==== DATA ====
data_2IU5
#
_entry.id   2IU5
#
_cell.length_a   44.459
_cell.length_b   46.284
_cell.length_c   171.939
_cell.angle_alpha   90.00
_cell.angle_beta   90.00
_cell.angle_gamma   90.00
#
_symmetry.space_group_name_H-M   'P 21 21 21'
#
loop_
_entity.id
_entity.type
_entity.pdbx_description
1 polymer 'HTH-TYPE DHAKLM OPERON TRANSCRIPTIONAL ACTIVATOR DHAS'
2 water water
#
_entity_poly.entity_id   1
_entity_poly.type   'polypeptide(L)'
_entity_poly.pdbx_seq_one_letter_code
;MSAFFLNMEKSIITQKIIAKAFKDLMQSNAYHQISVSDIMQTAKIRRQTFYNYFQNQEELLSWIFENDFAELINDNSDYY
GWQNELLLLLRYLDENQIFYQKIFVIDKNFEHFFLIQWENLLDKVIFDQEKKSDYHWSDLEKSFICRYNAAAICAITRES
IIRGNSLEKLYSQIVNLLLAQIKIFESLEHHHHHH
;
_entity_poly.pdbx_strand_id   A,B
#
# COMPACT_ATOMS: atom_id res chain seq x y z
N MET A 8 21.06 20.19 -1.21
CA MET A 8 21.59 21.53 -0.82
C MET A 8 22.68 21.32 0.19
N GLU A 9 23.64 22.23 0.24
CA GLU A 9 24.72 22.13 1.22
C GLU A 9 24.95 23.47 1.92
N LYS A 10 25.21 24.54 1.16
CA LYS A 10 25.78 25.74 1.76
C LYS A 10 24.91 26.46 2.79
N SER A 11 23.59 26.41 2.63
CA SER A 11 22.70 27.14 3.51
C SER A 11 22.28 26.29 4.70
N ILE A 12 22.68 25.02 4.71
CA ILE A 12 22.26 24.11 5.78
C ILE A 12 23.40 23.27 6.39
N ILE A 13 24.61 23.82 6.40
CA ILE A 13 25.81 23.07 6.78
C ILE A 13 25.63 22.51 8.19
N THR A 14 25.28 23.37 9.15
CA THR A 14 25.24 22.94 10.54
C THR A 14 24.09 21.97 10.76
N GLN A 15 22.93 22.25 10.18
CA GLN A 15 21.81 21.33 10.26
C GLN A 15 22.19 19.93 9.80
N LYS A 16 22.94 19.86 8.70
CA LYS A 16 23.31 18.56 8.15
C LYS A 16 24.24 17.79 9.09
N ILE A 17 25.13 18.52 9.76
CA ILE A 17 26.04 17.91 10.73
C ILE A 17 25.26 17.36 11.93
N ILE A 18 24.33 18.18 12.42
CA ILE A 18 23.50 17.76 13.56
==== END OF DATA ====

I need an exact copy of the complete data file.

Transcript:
data_2IU5
#
_entry.id   2IU5
#
_cell.length_a   44.459
_cell.length_b   46.284
_cell.length_c   171.939
_cell.angle_alpha   90.00
_cell.angle_beta   90.00
_cell.angle_gamma   90.00
#
_symmetry.space_group_name_H-M   'P 21 21 21'
#
loop_
_entity.id
_entity.type
_entity.pdbx_description
1 polymer 'HTH-TYPE DHAKLM OPERON TRANSCRIPTIONAL ACTIVATOR DHAS'
2 water water
#
_entity_poly.entity_id   1
_entity_poly.type   'polypeptide(L)'
_entity_poly.pdbx_seq_one_letter_code
;MSAFFLNMEKSIITQKIIAKAFKDLMQSNAYHQISVSDIMQTAKIRRQTFYNYFQNQEELLSWIFENDFAELINDNSDYY
GWQNELLLLLRYLDENQIFYQKIFVIDKNFEHFFLIQWENLLDKVIFDQEKKSDYHWSDLEKSFICRYNAAAICAITRES
IIRGNSLEKLYSQIVNLLLAQIKIFESLEHHHHHH
;
_entity_poly.pdbx_strand_id   A,B
#
# COMPACT_ATOMS: atom_id res chain seq x y z
N MET A 8 21.06 20.19 -1.21
CA MET A 8 21.59 21.53 -0.82
C MET A 8 22.68 21.32 0.19
N GLU A 9 23.64 22.23 0.24
CA GLU A 9 24.72 22.13 1.22
C GLU A 9 24.95 23.47 1.92
N LYS A 10 25.21 24.54 1.16
CA LYS A 10 25.78 25.74 1.76
C LYS A 10 24.91 26.46 2.79
N SER A 11 23.59 26.41 2.63
CA SER A 11 22.70 27.14 3.51
C SER A 11 22.28 26.29 4.70
N ILE A 12 22.68 25.02 4.71
CA ILE A 12 22.26 24.11 5.78
C ILE A 12 23.40 23.27 6.39
N ILE A 13 24.61 23.82 6.40
CA ILE A 13 25.81 23.07 6.78
C ILE A 13 25.63 22.51 8.19
N THR A 14 25.28 23.37 9.15
CA THR A 14 25.24 22.94 10.54
C THR A 14 24.09 21.97 10.76
N GLN A 15 22.93 22.25 10.18
CA GLN A 15 21.81 21.33 10.26
C GLN A 15 22.19 19.93 9.80
N LYS A 16 22.94 19.86 8.70
CA LYS A 16 23.31 18.56 8.15
C LYS A 16 24.24 17.79 9.09
N ILE A 17 25.13 18.52 9.76
CA ILE A 17 26.04 17.91 10.73
C ILE A 17 25.26 17.36 11.93
N ILE A 18 24.33 18.18 12.42
CA ILE A 18 23.50 17.76 13.56